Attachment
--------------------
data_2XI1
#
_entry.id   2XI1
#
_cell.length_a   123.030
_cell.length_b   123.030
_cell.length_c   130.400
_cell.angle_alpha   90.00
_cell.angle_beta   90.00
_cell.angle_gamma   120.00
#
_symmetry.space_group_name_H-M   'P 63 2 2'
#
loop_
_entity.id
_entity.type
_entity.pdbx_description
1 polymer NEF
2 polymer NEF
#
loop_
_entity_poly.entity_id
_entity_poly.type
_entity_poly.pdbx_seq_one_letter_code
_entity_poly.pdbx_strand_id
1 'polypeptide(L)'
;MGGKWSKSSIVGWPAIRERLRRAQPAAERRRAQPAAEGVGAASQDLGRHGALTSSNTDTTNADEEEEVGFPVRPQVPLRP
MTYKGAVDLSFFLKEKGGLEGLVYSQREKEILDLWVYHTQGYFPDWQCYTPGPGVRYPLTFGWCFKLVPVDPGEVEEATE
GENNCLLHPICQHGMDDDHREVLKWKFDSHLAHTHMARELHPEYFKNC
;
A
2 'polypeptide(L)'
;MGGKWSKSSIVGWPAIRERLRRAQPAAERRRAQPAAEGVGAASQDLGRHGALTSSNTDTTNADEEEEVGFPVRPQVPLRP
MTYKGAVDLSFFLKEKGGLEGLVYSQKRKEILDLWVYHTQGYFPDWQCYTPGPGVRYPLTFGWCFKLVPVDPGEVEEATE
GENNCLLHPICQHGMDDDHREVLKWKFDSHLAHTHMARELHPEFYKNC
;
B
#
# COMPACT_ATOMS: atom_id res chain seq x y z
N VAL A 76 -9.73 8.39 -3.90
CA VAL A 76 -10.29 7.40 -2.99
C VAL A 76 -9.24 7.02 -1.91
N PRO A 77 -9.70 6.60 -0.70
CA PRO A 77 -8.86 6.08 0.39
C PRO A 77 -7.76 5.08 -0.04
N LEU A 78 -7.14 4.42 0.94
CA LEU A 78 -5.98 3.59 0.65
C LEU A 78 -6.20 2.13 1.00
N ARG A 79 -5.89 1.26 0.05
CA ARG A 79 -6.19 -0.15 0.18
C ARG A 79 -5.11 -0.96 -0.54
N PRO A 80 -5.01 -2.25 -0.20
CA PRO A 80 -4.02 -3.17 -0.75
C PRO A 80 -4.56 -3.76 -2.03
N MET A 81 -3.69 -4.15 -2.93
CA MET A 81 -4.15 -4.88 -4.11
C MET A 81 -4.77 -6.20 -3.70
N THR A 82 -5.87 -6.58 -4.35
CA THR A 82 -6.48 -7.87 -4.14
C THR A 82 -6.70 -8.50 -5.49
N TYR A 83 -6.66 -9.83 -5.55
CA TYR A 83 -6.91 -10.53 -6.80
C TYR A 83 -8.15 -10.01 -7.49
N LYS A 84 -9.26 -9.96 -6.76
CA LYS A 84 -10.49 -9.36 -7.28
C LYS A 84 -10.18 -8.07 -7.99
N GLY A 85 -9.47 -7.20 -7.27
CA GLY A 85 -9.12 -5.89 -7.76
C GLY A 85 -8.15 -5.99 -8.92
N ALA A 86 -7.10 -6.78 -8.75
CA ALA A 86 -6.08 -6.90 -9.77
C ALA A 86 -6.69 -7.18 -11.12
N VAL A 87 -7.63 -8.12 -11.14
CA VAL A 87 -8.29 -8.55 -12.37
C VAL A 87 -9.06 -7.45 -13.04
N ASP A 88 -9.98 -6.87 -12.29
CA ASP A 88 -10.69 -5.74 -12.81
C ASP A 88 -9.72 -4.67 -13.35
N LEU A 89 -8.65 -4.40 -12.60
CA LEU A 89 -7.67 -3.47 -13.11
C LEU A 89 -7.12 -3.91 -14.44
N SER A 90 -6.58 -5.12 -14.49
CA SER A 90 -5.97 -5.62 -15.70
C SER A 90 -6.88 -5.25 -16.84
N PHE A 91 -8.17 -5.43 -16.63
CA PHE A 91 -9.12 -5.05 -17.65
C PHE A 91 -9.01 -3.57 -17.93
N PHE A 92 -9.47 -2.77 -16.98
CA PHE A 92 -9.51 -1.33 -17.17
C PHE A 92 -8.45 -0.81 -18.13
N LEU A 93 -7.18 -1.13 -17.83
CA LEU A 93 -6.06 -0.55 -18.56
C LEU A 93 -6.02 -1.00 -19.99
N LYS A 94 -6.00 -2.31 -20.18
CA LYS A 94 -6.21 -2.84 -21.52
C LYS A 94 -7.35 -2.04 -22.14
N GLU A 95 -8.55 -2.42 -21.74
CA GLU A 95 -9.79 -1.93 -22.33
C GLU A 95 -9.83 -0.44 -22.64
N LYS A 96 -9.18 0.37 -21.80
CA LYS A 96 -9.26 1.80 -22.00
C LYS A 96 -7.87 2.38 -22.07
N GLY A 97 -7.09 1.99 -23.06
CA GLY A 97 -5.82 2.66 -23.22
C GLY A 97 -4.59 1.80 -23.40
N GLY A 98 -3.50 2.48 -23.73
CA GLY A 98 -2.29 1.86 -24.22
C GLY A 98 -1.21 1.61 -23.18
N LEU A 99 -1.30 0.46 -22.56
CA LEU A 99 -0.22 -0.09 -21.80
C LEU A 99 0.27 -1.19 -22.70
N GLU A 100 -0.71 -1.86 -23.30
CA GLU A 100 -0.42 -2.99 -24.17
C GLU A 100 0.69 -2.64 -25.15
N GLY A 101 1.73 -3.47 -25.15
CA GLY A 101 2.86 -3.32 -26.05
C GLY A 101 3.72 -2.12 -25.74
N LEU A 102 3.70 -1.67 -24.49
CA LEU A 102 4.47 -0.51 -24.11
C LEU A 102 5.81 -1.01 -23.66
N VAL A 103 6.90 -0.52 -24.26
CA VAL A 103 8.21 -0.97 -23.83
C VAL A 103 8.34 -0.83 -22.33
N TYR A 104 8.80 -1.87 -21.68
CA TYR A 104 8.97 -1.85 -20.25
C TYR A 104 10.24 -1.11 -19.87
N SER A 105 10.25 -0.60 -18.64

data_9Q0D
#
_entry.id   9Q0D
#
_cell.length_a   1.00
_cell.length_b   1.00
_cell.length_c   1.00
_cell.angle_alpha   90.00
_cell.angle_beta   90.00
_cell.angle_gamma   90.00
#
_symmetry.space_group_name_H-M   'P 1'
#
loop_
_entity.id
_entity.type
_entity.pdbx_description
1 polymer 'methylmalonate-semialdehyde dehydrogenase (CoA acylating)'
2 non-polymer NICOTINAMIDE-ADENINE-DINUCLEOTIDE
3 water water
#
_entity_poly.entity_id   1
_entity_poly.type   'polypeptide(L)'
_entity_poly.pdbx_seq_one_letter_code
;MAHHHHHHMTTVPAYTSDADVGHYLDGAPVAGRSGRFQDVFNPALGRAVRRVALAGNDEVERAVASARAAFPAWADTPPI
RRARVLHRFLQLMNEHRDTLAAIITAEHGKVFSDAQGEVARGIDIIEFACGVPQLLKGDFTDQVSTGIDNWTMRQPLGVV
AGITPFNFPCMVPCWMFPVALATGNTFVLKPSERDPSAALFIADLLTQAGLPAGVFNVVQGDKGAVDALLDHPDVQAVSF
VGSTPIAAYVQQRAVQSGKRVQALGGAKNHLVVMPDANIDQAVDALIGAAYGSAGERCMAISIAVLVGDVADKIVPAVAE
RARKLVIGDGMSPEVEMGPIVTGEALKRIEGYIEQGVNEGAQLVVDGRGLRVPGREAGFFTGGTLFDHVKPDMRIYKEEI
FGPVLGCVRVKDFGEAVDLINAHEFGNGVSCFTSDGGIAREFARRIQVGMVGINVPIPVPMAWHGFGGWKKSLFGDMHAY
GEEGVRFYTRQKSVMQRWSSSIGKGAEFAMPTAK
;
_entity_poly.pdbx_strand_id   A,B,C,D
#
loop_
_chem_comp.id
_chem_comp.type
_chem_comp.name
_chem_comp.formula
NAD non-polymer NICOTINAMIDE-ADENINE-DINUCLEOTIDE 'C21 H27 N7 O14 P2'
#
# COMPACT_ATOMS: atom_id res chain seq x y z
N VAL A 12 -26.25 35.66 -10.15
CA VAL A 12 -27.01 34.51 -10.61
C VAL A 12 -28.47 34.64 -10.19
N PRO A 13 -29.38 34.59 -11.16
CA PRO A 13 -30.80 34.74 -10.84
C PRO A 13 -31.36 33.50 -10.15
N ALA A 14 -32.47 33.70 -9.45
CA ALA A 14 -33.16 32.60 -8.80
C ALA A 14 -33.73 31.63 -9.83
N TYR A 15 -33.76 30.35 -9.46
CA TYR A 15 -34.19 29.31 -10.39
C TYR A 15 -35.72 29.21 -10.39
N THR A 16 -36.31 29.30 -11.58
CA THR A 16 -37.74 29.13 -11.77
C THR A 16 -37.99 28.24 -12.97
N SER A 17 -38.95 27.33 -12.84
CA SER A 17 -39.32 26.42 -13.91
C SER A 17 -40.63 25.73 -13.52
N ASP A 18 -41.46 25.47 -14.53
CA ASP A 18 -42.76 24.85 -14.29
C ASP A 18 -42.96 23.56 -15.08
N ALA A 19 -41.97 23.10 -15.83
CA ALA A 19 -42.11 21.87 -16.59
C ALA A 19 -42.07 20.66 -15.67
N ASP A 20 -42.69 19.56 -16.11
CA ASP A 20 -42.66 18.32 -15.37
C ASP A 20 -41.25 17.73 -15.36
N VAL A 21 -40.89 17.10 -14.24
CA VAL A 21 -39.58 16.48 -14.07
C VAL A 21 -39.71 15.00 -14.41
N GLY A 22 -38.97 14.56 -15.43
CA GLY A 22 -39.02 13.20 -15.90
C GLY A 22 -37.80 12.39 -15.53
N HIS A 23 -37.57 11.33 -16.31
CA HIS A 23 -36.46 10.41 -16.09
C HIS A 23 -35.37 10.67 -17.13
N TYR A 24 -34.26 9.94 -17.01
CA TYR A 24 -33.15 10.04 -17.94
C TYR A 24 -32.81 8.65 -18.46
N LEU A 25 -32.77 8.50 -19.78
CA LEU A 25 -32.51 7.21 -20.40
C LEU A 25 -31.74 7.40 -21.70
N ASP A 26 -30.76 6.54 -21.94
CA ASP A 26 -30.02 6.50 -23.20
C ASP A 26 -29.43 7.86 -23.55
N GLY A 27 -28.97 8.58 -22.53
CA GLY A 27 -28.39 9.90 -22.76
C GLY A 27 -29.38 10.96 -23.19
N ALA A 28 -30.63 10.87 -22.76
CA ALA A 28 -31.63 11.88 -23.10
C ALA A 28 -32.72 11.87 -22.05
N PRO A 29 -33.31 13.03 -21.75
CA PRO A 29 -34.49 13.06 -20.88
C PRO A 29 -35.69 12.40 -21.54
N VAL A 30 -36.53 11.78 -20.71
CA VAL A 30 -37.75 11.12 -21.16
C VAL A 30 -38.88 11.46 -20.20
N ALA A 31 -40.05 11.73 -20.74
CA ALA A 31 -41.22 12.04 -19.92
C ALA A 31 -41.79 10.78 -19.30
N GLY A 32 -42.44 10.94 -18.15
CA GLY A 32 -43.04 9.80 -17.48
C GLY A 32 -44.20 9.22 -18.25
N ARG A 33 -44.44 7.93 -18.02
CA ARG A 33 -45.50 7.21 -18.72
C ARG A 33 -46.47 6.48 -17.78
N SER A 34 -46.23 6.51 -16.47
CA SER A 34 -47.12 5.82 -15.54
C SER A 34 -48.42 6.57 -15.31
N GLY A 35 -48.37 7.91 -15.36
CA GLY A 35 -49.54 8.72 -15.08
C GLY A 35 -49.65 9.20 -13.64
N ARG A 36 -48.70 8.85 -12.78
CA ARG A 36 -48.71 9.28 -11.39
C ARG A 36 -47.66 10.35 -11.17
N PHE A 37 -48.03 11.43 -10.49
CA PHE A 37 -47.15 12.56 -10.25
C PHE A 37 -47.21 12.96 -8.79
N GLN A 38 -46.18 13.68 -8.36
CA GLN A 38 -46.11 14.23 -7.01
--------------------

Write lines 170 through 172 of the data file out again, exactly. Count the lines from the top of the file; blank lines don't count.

N VAL A 12 -26.25 35.66 -10.15
CA VAL A 12 -27.01 34.51 -10.61
C VAL A 12 -28.47 34.64 -10.19